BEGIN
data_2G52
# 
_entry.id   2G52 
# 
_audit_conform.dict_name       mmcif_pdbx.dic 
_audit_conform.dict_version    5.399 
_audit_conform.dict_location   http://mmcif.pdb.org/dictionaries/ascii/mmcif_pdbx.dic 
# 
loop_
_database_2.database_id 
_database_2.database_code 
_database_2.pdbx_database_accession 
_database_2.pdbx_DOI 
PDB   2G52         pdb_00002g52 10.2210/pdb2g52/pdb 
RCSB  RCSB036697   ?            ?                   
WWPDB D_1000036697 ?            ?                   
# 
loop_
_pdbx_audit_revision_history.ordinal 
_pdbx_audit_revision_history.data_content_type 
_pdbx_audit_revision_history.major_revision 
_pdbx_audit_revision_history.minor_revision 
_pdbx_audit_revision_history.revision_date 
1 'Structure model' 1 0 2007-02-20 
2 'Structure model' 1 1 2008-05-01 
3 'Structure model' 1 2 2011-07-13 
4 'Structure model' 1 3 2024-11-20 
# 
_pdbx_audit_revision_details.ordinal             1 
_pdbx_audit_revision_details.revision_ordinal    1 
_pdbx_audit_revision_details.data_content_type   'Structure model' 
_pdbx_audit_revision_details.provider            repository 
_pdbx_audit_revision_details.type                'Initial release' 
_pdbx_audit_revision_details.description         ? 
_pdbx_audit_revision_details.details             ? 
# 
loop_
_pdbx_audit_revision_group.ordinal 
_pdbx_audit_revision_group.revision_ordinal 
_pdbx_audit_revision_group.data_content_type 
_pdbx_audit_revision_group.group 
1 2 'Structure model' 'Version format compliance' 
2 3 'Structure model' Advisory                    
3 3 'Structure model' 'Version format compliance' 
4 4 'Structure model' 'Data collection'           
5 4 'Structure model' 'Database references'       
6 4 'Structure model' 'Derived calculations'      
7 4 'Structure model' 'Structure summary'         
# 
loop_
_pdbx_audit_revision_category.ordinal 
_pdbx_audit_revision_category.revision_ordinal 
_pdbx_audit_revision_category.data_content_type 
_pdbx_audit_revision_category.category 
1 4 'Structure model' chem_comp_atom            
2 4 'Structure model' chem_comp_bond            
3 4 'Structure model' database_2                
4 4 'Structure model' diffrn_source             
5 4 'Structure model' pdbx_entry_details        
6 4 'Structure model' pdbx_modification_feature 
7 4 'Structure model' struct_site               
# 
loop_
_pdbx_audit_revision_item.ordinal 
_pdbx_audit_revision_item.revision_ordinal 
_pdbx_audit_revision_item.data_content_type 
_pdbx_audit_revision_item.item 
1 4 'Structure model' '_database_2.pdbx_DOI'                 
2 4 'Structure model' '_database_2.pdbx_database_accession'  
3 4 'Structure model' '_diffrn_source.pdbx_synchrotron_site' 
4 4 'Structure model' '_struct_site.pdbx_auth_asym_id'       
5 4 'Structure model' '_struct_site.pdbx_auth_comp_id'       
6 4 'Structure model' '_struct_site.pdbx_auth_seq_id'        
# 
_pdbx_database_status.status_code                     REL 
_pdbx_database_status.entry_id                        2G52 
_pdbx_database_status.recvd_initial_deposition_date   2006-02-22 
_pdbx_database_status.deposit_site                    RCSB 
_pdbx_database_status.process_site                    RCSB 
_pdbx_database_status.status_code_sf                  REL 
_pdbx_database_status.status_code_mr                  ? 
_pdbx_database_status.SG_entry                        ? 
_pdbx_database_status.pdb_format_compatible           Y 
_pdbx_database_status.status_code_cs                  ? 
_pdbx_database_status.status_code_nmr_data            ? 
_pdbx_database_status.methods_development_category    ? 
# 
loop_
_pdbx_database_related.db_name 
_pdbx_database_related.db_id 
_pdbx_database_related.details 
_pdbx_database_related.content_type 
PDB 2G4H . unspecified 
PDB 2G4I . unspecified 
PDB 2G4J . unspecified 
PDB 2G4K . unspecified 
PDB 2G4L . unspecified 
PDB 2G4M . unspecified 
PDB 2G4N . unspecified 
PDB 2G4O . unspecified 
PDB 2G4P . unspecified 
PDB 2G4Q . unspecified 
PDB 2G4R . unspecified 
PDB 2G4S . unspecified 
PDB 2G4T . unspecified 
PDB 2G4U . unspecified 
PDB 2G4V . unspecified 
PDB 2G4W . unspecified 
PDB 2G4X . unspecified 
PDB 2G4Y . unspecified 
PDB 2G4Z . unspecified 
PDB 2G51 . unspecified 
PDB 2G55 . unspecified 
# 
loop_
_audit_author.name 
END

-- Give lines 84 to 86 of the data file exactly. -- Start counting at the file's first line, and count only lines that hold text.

_pdbx_database_status.status_code_cs                  ? 
_pdbx_database_status.status_code_nmr_data            ? 
_pdbx_database_status.methods_development_category    ? 